Valuable Experience for Strakka Racing at Spa Strakka Racing made a very creditable debut in the highly competitive Le Mans Series at Spa-Francorchamps in Belgium yesterday. The team's driver pairing of Peter Hardman and Nick Leventis steered ...
Valuable Experience for Strakka Racing at Spa
Strakka Racing made a very creditable debut in the highly competitive Le Mans Series at Spa-Francorchamps in Belgium yesterday. The team's driver pairing of Peter Hardman and Nick Leventis steered their Aston Martin DBR9 to a high of second in class before finally crossing the line to take fourth place in GT1.
An entry in Round 3 of the 2008 Le Mans Series at Spa was the first stage in major new endurance racing programme for the Silverstone-based outfit, and offered dress-rehearsal opportunities ahead of the two drivers' participation in the Le Mans 24 Hours next month. The news that Peter Hardman and Nick Leventis will co-drive the Vitaphone-entered Aston Martin DBR9 in the 24 Hours was confirmed earlier today, and taking part in the Spa 1000 Kilometres was the perfect introduction to the level and intensity of competition they will face at Le Mans. "This weekend has been a fantastic experience for me," said Nick Leventis. "It's all part of the learning curve as a driver, and just getting used to this amount of traffic has been invaluable."
With more than forty cars taking part in four different classes, the pressure on any driver is intense, with significant speed differentials and braking capabilities between one category and the next placing additional demands upon a driver's awareness and resources. "The plus side is that the track conditions here [at Spa] are much more demanding than those at Le Mans, from the traffic point of view, and we've coped here very well," said Peter Hardman. "After this, Le Mans might not even seem so challenging!"
In a demanding five-and-a-half hour race punctuated by safety car periods, typically initiated by driver error and contact, the Strakka Racing pair coped well with the difficult conditions. Peter Hardman took the rolling start from fifth in class, and moved through to fourth on lap twelve. By lap 22 he was up into third, and after the first driver change to Nick Leventis, the Aston briefly held second place in class under the pitstops. However, a couple of minor errors included a spin at Les Combes that ended in the gravel and cost valuable time, with Nick relying on assistance from the marshals to regain the track. "I just locked up under braking, simple as that," he admitted. "I was stuck in the gravel for ages!" Peter, who has mentored Nick for the past four years, was sympathetic of his protege's predicament. "The car wasn't at its best today," he conceded. "We were struggling to carry speed into the corners and there was no margin for error. Even the slightest mistake and the back end just snapped away from you."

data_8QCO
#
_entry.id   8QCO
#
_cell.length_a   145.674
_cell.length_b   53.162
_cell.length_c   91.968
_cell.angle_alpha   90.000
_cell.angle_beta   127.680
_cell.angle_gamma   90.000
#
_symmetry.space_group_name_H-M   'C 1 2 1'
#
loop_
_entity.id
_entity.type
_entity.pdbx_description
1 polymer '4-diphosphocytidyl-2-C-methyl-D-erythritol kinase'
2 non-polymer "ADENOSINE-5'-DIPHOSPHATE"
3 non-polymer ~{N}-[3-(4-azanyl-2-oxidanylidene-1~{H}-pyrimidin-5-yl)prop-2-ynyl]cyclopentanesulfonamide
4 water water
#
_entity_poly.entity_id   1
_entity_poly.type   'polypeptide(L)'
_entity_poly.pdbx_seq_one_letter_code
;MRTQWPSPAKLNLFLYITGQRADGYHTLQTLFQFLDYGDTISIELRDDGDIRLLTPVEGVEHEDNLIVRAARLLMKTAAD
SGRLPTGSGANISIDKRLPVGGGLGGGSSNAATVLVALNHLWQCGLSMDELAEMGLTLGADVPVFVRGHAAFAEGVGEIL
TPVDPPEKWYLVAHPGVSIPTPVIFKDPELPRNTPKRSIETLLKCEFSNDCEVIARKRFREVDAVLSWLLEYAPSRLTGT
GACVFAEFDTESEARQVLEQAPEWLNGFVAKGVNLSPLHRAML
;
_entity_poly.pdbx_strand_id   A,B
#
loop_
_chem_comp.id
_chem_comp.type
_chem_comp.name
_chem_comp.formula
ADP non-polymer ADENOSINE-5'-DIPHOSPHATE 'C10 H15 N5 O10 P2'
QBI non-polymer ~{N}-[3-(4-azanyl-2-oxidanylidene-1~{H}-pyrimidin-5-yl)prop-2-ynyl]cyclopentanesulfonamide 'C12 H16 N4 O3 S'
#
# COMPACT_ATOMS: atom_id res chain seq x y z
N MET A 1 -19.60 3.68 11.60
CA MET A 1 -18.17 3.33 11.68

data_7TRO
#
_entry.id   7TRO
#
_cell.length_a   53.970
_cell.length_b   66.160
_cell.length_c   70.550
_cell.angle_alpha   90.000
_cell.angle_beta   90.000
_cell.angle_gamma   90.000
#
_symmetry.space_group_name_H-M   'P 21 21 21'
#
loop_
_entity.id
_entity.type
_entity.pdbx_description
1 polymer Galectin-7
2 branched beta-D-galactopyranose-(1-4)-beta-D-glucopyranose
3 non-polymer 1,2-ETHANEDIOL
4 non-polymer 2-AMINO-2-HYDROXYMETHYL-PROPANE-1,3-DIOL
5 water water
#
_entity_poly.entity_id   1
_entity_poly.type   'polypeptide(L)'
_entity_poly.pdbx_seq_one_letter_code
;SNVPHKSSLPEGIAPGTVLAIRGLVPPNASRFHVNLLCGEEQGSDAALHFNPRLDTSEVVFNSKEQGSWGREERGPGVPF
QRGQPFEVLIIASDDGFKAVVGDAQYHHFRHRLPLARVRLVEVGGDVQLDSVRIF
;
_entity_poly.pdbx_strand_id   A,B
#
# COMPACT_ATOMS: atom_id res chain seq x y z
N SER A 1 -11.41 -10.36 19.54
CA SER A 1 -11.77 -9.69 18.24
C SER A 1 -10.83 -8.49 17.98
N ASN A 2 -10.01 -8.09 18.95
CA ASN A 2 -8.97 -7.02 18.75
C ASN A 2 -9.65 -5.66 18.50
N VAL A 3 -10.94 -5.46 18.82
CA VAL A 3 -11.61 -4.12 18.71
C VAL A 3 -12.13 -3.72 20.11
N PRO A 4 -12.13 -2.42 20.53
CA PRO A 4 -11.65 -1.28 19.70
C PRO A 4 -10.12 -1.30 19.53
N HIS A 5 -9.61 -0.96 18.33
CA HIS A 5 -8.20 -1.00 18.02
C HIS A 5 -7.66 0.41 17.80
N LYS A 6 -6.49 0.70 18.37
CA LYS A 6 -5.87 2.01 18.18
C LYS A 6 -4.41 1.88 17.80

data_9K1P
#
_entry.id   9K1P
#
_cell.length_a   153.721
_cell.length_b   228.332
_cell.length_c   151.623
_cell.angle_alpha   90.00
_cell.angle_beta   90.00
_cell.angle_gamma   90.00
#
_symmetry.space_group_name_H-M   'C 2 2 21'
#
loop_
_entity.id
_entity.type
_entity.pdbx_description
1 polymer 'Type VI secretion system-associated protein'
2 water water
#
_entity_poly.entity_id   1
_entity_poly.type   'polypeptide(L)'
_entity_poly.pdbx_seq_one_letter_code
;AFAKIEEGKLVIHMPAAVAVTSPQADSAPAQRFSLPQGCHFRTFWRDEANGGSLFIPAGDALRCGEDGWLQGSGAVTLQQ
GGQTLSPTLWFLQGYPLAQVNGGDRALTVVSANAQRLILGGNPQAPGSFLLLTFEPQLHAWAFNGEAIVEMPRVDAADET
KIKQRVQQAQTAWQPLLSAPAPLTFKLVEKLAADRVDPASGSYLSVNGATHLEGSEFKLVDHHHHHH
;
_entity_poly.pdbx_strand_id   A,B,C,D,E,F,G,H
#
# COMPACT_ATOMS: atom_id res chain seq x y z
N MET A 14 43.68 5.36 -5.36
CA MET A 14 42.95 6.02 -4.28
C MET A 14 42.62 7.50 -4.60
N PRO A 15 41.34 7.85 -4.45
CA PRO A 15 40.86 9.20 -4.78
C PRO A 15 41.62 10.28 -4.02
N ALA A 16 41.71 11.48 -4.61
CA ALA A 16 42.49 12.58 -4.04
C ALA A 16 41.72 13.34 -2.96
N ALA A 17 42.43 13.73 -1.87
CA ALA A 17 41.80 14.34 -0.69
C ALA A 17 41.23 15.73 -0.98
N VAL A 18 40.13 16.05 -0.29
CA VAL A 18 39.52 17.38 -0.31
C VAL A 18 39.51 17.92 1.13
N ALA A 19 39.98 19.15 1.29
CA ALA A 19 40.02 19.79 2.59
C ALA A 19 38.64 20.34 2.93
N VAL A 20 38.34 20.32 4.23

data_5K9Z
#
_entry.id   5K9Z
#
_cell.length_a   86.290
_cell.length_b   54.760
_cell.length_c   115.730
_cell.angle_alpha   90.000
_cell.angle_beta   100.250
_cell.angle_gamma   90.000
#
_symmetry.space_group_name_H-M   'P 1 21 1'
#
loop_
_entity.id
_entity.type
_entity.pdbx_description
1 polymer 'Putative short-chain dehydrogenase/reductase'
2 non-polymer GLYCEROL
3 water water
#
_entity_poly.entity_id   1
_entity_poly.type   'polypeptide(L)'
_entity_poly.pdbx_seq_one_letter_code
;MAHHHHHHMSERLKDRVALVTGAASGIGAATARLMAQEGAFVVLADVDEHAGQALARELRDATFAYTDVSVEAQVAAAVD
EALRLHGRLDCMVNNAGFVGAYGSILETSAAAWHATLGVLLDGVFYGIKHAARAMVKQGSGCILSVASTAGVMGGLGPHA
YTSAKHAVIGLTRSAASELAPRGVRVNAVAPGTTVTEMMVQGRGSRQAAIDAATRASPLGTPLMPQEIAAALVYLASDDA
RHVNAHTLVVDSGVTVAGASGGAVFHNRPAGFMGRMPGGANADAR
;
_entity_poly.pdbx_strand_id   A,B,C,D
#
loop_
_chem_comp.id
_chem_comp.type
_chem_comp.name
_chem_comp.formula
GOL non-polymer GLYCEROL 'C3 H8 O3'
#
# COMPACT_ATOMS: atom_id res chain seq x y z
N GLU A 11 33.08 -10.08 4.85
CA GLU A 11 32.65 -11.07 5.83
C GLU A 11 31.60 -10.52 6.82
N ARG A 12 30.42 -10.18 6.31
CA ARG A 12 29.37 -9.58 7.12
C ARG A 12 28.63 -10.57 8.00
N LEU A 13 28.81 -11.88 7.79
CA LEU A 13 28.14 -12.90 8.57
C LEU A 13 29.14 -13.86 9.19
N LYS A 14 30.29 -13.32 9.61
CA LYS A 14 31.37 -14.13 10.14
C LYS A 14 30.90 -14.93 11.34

Despite the handling difficulties, the pair pressed on to the flag, with the car running faultlessly in every other respect. "I'm very proud that we've finished, but I know there's a lot more to come," said Nick Leventis. "It's a great start for the team, and it sets us up well for the Le Mans 24 Hours next month." Peter Hardman agreed. "In the end we just needed to keep going to the finish, stay out of trouble, and take fourth place. We know there's so much more to come from this car, so to get a result under these conditions is quite an achievement."
The team's next challenge will be the official Le Mans test day, to be staged at the famous Circuit de la Sarthe on the 1st June.